My doctor put me on Seratonin about fifteen years ago. I had had armed robbers tie me up in my own house, our family firm had gone through and my father had died all within a short space of time, and I thought I was depressed. Seratonin induces the production of endorphins, which are the hormone (or chemical) that is credited with creating happy feelings in the brain.
I was rather ashamed that the doctor thought I couldn’t cope on my own, but after a few days, I told the half a dozen friends I drank with in the local pub.
“I thought you were already on them”, said one, “we all are and our wives… and most of our friends. Great, aren’t they? I look forward to my happy pill every morning!”
I had never heard of them before, but it seemed that I was the last to know.
I stopped taking them after a week, and a television documentary appeared a few days after that condemning them.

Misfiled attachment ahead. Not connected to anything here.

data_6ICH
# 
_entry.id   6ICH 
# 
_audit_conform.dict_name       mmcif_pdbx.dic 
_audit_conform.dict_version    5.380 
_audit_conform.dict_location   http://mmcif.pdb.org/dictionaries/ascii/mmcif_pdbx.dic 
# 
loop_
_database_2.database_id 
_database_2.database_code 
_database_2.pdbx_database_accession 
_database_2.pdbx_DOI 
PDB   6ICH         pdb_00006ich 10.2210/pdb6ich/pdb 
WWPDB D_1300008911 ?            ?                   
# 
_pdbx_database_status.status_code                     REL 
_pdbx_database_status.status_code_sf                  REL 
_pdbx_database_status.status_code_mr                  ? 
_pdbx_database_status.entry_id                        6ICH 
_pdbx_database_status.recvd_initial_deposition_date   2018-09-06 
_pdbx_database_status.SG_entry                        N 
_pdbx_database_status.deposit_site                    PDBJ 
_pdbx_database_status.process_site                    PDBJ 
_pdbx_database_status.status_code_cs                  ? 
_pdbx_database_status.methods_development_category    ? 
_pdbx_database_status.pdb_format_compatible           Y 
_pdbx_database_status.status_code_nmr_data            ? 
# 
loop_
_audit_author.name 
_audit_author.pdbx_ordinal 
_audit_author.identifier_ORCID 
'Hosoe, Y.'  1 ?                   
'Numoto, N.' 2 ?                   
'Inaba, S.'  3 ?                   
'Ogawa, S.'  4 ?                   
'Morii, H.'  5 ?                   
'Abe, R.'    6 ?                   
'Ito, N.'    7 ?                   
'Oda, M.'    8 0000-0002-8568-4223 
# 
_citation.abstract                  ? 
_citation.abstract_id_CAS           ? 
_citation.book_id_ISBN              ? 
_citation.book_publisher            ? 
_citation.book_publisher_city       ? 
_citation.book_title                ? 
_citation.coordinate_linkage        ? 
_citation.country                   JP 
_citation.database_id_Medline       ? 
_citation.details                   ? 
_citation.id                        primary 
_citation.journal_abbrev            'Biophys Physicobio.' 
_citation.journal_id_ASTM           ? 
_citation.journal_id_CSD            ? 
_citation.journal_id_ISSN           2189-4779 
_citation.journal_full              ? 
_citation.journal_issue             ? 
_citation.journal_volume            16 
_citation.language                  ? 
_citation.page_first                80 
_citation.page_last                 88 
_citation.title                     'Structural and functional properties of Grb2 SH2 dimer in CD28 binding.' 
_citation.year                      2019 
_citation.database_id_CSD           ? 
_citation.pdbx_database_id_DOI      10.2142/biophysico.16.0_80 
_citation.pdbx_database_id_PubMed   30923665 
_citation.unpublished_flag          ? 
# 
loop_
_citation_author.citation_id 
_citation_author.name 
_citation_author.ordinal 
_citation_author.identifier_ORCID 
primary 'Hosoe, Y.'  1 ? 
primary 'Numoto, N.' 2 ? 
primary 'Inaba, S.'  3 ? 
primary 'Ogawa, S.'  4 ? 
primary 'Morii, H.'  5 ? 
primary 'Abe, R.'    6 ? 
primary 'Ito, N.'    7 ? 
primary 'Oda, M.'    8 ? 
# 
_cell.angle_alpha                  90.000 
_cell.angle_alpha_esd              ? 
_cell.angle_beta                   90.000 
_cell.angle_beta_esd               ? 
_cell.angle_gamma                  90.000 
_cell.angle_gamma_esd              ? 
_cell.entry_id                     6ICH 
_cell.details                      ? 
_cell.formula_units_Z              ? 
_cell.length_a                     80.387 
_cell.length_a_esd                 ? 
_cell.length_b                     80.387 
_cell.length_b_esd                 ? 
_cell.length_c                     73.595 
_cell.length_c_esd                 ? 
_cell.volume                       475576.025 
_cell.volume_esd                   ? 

Anyway, the feeling that the Seratonin gave me is what I feel now – a slight buzz of happiness even when it is irrational.
I am happy to be going to Spain next week, but I am no longer under the illusion that being there will solve all our problems, which is what I did think last May.
Spain is/was supposed to be our springboard back into the UK, but it is far from as easy as the rulebook says it is, or as I thought it would be.
And then there’s Brexit. That could put the mockers on my wife getting into the UK completely. If Brexit puts a block on my taking my wife to the UK to live, she will need a sponsor. However, I have lost touch with all my friends after being in Thailand for thirteen years, and my I can’t rely on my family to help.
We will get to Spain, but there is a dark cloud hanging over the future further ahead than that.
If you have any suggestions, please let me know – we’re desperate.
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All the best,
PS: there are probably errors in relation to Seratonin (serotonin) in this piece, but the basic message is the same.